Sales should be looked upon as helping clients solve complex problems.
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In every business there are people who would rather have their fingernails surgically removed than be seen as ‘in sales’. That might be true of you as an entrepreneur or business owner, too.
But to your clients, all those subject matter experts, designers, analysts, technical specialists etc have the knowledge, know-how and insights that they want, and the competitive advantage that this brings. However, time and time again these experts say, ‘But I don’t do sales!’
In over 25 years of working with and training these ‘secret armies’ (as I call them) of amazing ‘non sellers’, I am convinced that everyone can connect with clients and release that potential – and you can do it with your teams in four steps:
Step 1: Reframe what ‘selling’ really is
Ask the geekiest software engineer or the most introverted specialist lawyer if they like helping clients solve complex problems – the answer is almost always a resounding, “Yes!”
That, fundamentally, is what good ‘selling’ (I’m not talking about the foot in the door types or snake oil pushers) is about – helping a client solve a problem so that they want to work with you. Reframe what selling really is and everyone is ‘in sales’ – just don’t use the word in their job title.
Step 2: Shift the mindset
If selling is helping clients solve a problem, then being nosey or curious – it’s the same thing just a slightly nicer word - and understanding our clients better is the key to unlocking success. The more curious our teams are about what our clients do, why they do it and what goes on in their world, the easier it is for us to connect.
Genuine interest and curiosity are infectious. A little injection of curiosity and a whole new world opens up. We get to know our clients much better and they get to know us, too. Help your people to open their minds to see how interesting it is when you know more.
Step 3: Provide a toolset - recipes for success
Some of you may be naturally gifted cooks. You can throw ingredients together and turn out something spectacular. But most of us need recipes. We may adapt those recipes, make them our own, but they get us started.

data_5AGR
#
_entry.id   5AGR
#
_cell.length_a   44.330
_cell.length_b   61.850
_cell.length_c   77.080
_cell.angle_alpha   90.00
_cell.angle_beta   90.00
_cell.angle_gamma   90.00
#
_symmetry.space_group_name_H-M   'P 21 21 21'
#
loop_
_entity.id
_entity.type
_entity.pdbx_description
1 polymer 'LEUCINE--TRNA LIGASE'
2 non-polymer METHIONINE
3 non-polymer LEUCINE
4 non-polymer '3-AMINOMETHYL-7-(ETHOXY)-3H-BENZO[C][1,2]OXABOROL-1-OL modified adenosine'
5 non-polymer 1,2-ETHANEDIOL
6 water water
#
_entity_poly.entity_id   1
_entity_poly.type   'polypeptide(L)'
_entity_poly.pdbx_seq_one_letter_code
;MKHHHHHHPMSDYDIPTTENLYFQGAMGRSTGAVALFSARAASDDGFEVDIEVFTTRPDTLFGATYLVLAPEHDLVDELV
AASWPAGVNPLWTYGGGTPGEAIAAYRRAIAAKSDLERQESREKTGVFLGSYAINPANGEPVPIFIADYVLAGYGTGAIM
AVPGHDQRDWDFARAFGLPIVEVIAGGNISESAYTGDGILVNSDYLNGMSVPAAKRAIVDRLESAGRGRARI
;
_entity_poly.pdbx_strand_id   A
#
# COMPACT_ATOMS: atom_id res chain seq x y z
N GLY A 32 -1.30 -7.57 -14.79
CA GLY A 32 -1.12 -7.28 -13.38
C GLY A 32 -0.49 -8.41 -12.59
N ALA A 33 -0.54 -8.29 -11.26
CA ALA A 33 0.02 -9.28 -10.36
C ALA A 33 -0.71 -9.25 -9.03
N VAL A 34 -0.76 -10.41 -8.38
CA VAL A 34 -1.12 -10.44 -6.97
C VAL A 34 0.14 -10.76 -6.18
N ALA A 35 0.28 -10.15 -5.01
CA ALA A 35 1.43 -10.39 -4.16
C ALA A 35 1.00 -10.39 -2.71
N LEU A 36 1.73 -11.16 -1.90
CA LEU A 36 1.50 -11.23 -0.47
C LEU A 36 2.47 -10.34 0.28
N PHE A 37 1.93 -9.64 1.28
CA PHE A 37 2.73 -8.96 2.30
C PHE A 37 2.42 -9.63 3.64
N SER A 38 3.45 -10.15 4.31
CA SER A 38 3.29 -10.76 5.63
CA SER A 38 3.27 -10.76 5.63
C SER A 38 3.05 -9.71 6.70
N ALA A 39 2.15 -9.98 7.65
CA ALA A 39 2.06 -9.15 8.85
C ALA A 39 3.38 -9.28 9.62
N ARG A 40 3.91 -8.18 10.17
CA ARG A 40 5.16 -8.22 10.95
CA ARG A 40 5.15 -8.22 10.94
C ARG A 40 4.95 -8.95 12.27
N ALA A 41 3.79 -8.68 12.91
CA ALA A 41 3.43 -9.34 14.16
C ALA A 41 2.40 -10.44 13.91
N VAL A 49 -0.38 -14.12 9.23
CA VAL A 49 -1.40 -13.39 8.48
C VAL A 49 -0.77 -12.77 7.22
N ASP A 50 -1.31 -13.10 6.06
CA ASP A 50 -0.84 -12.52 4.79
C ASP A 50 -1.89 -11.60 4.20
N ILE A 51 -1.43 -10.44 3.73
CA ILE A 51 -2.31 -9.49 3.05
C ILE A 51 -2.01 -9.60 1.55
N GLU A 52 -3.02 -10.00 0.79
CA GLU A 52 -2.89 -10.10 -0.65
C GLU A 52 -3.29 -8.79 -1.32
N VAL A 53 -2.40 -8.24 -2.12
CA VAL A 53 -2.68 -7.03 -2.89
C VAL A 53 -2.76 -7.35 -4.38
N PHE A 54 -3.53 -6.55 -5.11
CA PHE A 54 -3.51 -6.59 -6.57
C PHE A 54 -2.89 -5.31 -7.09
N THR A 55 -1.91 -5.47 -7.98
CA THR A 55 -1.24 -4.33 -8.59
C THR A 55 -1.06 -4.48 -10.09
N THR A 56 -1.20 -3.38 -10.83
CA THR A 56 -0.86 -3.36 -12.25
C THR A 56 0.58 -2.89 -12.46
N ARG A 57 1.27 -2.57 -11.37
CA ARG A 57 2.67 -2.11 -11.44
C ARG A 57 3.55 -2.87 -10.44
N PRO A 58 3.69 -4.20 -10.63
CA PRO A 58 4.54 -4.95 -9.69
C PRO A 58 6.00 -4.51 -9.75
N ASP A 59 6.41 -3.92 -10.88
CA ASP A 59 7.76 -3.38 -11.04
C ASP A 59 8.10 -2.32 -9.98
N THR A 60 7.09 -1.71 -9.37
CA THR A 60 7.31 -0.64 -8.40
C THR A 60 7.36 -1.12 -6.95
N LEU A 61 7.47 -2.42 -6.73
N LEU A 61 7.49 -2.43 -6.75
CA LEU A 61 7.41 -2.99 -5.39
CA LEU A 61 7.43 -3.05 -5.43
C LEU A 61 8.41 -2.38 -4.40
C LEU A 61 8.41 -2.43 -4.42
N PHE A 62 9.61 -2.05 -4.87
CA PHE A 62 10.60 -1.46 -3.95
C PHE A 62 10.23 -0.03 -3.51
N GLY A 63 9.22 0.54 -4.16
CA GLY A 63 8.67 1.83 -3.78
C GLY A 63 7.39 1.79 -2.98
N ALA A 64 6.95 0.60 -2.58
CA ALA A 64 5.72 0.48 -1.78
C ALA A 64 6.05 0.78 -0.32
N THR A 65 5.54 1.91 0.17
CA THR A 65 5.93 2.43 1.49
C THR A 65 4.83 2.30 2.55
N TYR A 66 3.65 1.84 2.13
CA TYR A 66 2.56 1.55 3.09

It may take several attempts to avoid the soggy bottom and many more before it becomes our showstopper. By giving our teams tools and recipes to help connect with clients, we take away the fear of not knowing what to do or, worse, doing it badly.
Tools to connect: Show your people how to build trust with your clients. Trust comes from being credible, reliable and showing that we have our client’s best interests at heart. It’s not about us or what we want from our clients (snake oil again), it’s all about them.
Train your people how to open a call or Zoom meeting with a clear purpose and agenda that puts the client in the driving seat and earns us the right to have conversations that make progress.
Having started to build trust, we move to the discovery phase and in this we need two things in our toolset. The ability to listen, really listen, and to be able to ask questions to fully understand our client’s world and the challenges they face. Everyone can learn these skills, if the mindset is open.
Understanding the challenges and issues our clients face and working from a position of trust we then train our people in how to connect through sharing – their experiences, their knowledge, their stories, how your products and services work.
And because we now know what really matters to our client and what’s bleeping on their radar, we can do this in a way that connects us even more deeply. It’s here, through the power of story-telling that you show the value you bring. That’s what will make your people stand out.
Always our aim is to deliver value to our clients. Working together, collaborating for the long term and asking for and getting commitment to joint activity builds solid business relationships based on trust. Again, all skills that you can train your people to do.
So how do we make it work and make it sustainable?
Step 4: Build their skillset
Monty Roberts, the original horse whisperer, (Robert Redford’s film role was based on him) says, “When your technique is good, practise is your greatest friend. When your technique is poor, practise is your greatest enemy”.
Practise alone doesn’t make perfect, it makes habit (and sometimes not good habits). It takes practise with feedback. If you want your people to connect with clients you have to be able to support, coach and mentor and give them feedback on how they’re doing.
A skill is a technique you can use under pressure. We have to create an environment where they feel safe to try out these tools and recipes and are able to see and understand what’s working well and what they should do differently.
Remember they don’t ‘do sales’. They don’t have the thicker skins of seasoned sales campaigners; they will need support. But unleash that potential, help them to reframe selling for what it really is – helping clients solve a problem and making them want to work with you – and everyone wins.
They may discover, what many people I have trained have already done, that connecting with clients and selling is the best part of all.